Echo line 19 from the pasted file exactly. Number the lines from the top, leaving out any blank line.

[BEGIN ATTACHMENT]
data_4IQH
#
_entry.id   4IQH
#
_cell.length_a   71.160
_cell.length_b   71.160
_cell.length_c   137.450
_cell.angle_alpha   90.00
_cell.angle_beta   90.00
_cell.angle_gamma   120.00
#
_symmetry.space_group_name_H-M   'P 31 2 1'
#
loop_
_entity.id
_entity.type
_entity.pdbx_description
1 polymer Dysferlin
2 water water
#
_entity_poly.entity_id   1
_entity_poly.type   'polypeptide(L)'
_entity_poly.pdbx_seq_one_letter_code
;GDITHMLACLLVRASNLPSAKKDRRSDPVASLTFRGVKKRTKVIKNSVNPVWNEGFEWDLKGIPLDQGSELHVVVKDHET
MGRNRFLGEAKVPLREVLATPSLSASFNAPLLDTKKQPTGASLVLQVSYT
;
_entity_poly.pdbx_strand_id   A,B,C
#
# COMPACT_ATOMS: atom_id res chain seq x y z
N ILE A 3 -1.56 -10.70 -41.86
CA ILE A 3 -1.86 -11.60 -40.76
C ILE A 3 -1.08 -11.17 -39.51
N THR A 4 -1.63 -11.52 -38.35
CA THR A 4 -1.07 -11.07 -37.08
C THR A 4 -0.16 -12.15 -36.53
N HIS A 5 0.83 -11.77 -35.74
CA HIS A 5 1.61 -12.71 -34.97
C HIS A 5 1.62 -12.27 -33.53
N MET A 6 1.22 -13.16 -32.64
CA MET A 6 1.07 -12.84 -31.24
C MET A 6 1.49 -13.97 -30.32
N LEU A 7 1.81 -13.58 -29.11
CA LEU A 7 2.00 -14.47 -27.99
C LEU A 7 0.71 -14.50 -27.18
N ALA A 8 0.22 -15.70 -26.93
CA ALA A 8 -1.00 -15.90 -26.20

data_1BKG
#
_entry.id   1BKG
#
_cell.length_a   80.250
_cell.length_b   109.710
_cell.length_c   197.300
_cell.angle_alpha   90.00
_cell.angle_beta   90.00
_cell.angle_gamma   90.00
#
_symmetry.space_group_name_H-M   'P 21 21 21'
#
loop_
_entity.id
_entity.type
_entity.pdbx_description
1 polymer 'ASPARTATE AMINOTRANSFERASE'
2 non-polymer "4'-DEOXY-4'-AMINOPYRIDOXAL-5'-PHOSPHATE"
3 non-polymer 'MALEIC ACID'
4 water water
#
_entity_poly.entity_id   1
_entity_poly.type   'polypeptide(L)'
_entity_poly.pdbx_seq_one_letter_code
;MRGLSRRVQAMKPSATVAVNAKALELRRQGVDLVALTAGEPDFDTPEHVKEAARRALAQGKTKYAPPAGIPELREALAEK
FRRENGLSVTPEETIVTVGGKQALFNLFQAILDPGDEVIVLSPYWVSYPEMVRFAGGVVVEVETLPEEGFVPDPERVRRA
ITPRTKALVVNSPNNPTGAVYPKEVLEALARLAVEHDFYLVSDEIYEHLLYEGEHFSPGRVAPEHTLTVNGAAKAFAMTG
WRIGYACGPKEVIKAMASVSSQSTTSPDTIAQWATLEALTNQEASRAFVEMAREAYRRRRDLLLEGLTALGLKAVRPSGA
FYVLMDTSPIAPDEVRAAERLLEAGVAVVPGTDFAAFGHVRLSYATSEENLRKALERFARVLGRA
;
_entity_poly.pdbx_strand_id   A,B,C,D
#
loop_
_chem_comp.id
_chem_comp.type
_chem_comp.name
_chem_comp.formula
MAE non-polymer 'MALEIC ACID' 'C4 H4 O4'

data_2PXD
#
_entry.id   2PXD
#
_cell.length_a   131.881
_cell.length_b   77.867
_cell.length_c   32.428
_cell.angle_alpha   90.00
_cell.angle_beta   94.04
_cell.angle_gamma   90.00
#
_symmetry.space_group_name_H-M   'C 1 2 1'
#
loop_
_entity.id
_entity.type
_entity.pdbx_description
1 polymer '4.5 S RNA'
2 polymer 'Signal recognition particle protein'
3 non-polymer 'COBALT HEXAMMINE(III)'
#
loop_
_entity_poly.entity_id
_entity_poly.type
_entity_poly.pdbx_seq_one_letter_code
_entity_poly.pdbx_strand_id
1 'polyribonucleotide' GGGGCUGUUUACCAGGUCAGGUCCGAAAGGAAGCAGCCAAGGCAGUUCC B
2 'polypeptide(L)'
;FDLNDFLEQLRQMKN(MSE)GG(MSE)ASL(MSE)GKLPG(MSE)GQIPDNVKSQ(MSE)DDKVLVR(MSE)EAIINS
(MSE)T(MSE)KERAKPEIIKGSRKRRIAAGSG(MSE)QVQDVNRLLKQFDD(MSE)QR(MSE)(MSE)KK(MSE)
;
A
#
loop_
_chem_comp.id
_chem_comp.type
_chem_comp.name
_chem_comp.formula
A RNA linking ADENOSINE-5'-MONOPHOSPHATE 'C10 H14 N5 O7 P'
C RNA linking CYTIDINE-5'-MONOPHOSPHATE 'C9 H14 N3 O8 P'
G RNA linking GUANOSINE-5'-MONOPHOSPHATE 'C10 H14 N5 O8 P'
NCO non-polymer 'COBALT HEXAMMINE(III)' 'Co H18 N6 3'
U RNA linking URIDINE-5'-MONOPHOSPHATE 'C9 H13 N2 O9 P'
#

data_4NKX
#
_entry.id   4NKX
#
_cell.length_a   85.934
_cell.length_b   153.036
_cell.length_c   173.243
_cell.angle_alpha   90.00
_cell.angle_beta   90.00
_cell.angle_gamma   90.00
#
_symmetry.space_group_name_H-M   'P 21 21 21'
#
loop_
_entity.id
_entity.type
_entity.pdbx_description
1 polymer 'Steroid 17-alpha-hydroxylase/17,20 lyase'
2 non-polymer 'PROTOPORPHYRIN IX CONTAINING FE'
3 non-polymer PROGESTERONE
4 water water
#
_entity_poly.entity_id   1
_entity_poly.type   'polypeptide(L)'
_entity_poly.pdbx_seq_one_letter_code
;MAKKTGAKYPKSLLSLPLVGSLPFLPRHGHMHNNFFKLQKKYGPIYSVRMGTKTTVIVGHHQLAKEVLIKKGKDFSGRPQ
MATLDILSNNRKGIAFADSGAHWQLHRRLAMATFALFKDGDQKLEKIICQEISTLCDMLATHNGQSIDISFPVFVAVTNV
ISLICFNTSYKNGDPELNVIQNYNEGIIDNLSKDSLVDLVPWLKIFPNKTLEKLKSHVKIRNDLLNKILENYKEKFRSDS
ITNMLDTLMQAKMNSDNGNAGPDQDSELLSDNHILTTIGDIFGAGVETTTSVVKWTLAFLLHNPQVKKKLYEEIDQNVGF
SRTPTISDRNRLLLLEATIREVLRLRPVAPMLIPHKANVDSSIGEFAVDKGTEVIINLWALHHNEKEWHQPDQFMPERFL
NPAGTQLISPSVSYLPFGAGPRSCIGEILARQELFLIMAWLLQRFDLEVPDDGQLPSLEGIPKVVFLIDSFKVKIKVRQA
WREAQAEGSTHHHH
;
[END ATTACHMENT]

2 water water